Kai-fu Lee, dubbed 2012’s most influential Weibo personality by Sina, has decided to market more than his self-help books today. Google China’s former CEO has just posted an image of every single post deleted from his Weibo account over the last six months:
@kaifulee: [Innocent Weibos Hounded to Death] Over the past 6 months, 78 of the weibos I posted were deleted (see the image below). What do you all think: did these 78 posts really deserve to die?
As of posting, Lee’s weibo of weibos has been reposted 5447 times and commented on 3581. It has not yet been removed.
A business guru and best-selling author, Lee is not a political activist by any means. Nor does he have personal grievances with the Chinese government; Taiwanese by birth and American by citizenship, he only stands to lose business from his current perch in mainland China. For Lee to broadcast such carefully documented evidence of censorship to his audience of over 27 million followers is to bring a “fringe” concern to the mainstream. His move comes just weeks after Yao Chen’s viral weibo in support of the Southern Weekly protesters in early January. Everyone is affected by censorship in China–now they’re talking about it.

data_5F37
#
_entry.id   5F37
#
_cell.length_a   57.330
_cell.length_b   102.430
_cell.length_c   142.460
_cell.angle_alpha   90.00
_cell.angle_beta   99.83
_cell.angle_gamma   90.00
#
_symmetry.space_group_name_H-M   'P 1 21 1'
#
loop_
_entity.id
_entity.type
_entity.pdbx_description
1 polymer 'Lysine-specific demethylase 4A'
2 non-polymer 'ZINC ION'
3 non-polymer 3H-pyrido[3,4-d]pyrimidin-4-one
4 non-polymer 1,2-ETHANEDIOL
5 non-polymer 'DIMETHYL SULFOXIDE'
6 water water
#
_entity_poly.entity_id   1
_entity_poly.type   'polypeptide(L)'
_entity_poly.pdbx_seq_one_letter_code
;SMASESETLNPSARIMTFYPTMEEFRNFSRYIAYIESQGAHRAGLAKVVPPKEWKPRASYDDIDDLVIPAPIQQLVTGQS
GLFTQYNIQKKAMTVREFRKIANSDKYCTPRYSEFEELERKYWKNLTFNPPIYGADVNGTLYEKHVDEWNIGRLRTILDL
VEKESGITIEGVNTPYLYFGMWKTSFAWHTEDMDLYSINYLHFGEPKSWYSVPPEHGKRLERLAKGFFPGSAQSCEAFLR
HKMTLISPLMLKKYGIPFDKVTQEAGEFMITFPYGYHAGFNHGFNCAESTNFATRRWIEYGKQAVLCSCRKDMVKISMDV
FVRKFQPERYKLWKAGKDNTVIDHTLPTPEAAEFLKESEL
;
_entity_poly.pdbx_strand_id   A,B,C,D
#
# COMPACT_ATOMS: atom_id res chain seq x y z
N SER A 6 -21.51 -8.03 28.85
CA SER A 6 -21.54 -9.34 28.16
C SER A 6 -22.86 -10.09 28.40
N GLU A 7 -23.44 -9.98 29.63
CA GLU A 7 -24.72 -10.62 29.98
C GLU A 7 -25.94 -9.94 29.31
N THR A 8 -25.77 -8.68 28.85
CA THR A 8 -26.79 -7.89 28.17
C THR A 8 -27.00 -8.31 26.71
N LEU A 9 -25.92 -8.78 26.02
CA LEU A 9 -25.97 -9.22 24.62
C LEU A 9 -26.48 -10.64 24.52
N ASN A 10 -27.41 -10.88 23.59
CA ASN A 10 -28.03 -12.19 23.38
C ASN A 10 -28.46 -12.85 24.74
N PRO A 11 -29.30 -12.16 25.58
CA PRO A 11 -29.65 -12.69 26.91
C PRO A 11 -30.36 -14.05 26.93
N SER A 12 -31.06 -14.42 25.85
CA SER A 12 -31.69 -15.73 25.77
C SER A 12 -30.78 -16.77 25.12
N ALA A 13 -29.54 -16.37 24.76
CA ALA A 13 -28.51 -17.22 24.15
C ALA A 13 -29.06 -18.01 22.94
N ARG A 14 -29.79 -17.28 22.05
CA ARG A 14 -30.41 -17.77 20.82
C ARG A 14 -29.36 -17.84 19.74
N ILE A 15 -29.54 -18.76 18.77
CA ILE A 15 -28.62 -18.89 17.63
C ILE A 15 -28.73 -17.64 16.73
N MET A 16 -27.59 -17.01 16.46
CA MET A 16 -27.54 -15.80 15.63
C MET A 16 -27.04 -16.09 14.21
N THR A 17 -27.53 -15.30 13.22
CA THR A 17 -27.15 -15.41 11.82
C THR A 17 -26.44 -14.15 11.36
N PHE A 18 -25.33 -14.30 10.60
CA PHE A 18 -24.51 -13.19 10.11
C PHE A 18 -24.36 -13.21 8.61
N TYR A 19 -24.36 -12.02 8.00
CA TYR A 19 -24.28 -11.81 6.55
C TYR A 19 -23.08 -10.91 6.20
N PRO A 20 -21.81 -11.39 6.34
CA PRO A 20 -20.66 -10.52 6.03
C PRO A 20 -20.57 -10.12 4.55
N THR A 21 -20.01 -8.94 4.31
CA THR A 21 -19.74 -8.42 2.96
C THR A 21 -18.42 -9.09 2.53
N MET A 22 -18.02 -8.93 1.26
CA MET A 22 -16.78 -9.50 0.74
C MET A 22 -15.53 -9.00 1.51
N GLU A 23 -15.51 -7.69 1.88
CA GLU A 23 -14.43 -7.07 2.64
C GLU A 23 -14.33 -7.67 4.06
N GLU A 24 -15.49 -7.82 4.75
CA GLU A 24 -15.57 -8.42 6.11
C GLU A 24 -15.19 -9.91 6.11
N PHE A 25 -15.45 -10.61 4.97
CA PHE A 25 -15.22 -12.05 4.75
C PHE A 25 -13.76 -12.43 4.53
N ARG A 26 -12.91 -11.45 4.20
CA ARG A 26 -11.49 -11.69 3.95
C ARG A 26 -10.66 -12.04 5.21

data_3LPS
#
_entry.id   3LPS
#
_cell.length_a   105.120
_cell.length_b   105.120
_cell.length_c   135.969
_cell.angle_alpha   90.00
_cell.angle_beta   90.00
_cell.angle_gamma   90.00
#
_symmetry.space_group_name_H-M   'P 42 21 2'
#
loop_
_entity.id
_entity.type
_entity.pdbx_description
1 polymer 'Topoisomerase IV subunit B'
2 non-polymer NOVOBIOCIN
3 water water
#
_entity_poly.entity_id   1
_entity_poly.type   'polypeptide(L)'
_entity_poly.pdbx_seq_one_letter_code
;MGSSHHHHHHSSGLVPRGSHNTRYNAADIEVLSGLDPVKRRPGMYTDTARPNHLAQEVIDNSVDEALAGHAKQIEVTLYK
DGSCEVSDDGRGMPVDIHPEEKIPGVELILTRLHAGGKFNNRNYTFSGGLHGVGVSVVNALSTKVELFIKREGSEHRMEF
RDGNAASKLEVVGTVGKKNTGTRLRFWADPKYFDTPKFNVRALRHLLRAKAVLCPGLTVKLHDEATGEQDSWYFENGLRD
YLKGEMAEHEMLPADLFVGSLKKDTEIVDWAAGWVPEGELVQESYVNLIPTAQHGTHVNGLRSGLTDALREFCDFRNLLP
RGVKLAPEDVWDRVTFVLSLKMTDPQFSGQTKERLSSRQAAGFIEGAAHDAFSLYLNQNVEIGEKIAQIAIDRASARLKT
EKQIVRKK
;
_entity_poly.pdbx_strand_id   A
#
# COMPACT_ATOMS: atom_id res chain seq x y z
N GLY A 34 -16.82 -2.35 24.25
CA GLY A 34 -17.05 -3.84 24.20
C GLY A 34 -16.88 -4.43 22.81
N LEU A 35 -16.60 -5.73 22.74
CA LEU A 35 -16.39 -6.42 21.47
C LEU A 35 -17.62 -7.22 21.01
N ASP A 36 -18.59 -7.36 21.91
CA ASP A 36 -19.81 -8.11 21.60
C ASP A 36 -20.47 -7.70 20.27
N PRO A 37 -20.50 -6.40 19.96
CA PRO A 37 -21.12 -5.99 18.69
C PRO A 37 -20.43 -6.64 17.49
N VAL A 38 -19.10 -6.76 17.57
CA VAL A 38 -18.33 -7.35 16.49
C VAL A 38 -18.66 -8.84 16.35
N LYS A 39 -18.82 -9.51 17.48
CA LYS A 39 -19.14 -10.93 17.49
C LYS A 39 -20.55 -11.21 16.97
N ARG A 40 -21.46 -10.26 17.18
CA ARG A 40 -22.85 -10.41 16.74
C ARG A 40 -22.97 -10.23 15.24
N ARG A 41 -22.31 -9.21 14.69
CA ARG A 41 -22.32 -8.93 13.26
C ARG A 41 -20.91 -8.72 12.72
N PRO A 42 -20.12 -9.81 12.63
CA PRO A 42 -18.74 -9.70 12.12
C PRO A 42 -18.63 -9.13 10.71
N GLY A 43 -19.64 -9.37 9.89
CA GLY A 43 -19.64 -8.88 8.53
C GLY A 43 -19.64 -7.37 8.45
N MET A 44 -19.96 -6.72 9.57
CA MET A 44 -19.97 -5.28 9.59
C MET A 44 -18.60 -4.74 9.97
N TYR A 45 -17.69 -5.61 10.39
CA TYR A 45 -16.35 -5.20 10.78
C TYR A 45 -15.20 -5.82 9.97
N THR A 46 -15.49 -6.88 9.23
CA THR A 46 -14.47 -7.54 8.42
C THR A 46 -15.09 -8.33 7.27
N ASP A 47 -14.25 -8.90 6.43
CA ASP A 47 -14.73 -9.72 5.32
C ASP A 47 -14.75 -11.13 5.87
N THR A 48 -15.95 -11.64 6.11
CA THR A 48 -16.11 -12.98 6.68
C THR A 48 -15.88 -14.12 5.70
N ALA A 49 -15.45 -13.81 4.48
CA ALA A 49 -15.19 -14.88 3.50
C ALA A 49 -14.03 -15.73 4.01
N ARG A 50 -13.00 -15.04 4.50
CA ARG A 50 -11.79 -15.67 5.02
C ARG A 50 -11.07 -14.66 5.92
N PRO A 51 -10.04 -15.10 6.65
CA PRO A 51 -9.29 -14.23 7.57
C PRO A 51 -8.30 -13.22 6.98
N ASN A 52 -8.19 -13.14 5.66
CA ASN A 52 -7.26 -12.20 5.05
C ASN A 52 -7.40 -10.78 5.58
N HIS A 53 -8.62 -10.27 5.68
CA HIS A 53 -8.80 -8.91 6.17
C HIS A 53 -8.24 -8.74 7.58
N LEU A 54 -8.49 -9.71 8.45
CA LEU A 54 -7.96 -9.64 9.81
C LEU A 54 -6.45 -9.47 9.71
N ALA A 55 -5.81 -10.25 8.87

A sampling of Lee’s defunct posts:
@kaifulee: This many? If I hadn’t seen the post below, the rate of deletion would have risen from 16.3525% to 16.3526%. //@SparrowScience: [How Many Weibos Disappear?] How many posts are deleted inside the Wall? This March, Carnegie Mellon University did just this kind of study. Among 1.3 million Weibo posts they observed, 212,583 were deleted, a rate of 16%.
@kaifulee: I like this cover and headline!
@kaifulee: RT @liuxiangming: RT @yantao: This laundry detergent ad is loaded!
It isn’t really clean
Until the collar and sleeves are clean*
* The abbreviation “collars and sleeves” (领袖) also means “leader.”
“When I despair, I remember that all through history the way of truth and love have always won. There have been tyrants and murderers, and for a time, they can seem invincible, but in the end, they always fall. Think of it–always.” ― Mahatma Gandhi
There are plenty of vicious attacks on Lee among the comments he received, but each one carries the taint of the Fifty Cent Party. Praise for Lee, on the other hand, is sincere:
@ieras: You know too much.
@miceecim: This one will soon be number 79!
Walk through Lee’s weibo graveyard at CDT Chinese.